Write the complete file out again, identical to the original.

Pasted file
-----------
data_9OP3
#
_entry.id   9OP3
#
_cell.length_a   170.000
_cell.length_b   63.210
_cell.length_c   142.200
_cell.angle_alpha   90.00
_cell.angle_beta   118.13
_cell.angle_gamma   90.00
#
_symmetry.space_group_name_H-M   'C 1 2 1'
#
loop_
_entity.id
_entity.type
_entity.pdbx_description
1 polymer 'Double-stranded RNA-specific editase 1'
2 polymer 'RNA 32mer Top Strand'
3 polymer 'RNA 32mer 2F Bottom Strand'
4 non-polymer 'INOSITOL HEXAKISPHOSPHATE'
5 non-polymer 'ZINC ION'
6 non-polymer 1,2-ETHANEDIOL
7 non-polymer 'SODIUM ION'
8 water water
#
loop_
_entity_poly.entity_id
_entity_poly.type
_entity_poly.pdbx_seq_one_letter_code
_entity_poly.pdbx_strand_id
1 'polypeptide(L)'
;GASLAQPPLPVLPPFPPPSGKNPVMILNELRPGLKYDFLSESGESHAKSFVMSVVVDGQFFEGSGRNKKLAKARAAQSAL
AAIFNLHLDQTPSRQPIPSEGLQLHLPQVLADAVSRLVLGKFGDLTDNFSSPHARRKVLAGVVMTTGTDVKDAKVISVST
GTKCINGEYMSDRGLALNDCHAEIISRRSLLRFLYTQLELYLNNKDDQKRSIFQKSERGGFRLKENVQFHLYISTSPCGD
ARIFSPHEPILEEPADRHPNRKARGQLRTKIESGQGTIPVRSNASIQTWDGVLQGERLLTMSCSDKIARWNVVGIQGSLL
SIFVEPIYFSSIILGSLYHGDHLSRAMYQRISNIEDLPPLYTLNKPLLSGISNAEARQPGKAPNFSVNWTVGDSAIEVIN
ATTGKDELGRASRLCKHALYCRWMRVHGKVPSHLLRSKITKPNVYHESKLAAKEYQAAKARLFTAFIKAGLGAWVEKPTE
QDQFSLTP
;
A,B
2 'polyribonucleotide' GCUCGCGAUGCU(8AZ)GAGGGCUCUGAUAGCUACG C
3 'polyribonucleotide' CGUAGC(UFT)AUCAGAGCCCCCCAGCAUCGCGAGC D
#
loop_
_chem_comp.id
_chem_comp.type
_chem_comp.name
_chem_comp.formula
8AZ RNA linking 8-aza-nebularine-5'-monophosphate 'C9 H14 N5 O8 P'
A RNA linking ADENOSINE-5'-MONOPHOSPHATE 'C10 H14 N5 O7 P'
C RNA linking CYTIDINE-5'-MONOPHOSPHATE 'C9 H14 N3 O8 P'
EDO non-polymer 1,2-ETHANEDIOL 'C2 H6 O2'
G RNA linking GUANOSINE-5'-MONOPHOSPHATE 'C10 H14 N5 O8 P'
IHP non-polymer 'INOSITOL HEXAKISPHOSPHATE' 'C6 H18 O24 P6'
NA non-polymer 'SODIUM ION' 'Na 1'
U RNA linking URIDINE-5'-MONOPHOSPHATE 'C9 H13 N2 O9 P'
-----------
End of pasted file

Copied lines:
data_9OP3
#
_entry.id   9OP3
#
_cell.length_a   170.000
_cell.length_b   63.210
_cell.length_c   142.200
_cell.angle_alpha   90.00
_cell.angle_beta   118.13
_cell.angle_gamma   90.00
#
_symmetry.space_group_name_H-M   'C 1 2 1'
#
loop_
_entity.id
_entity.type
_entity.pdbx_description
1 polymer 'Double-stranded RNA-specific editase 1'
2 polymer 'RNA 32mer Top Strand'
3 polymer 'RNA 32mer 2F Bottom Strand'
4 non-polymer 'INOSITOL HEXAKISPHOSPHATE'
5 non-polymer 'ZINC ION'
6 non-polymer 1,2-ETHANEDIOL
7 non-polymer 'SODIUM ION'
8 water water
#
loop_
_entity_poly.entity_id
_entity_poly.type
_entity_poly.pdbx_seq_one_letter_code
_entity_poly.pdbx_strand_id
1 'polypeptide(L)'
;GASLAQPPLPVLPPFPPPSGKNPVMILNELRPGLKYDFLSESGESHAKSFVMSVVVDGQFFEGSGRNKKLAKARAAQSAL
AAIFNLHLDQTPSRQPIPSEGLQLHLPQVLADAVSRLVLGKFGDLTDNFSSPHARRKVLAGVVMTTGTDVKDAKVISVST
GTKCINGEYMSDRGLALNDCHAEIISRRSLLRFLYTQLELYLNNKDDQKRSIFQKSERGGFRLKENVQFHLYISTSPCGD
ARIFSPHEPILEEPADRHPNRKARGQLRTKIESGQGTIPVRSNASIQTWDGVLQGERLLTMSCSDKIARWNVVGIQGSLL
SIFVEPIYFSSIILGSLYHGDHLSRAMYQRISNIEDLPPLYTLNKPLLSGISNAEARQPGKAPNFSVNWTVGDSAIEVIN
ATTGKDELGRASRLCKHALYCRWMRVHGKVPSHLLRSKITKPNVYHESKLAAKEYQAAKARLFTAFIKAGLGAWVEKPTE
QDQFSLTP
;
A,B
2 'polyribonucleotide' GCUCGCGAUGCU(8AZ)GAGGGCUCUGAUAGCUACG C
3 'polyribonucleotide' CGUAGC(UFT)AUCAGAGCCCCCCAGCAUCGCGAGC D
#
loop_
_chem_comp.id
_chem_comp.type
_chem_comp.name
_chem_comp.formula
8AZ RNA linking 8-aza-nebularine-5'-monophosphate 'C9 H14 N5 O8 P'
A RNA linking ADENOSINE-5'-MONOPHOSPHATE 'C10 H14 N5 O7 P'
C RNA linking CYTIDINE-5'-MONOPHOSPHATE 'C9 H14 N3 O8 P'
EDO non-polymer 1,2-ETHANEDIOL 'C2 H6 O2'
G RNA linking GUANOSINE-5'-MONOPHOSPHATE 'C10 H14 N5 O8 P'
IHP non-polymer 'INOSITOL HEXAKISPHOSPHATE' 'C6 H18 O24 P6'
NA non-polymer 'SODIUM ION' 'Na 1'
U RNA linking URIDINE-5'-MONOPHOSPHATE 'C9 H13 N2 O9 P'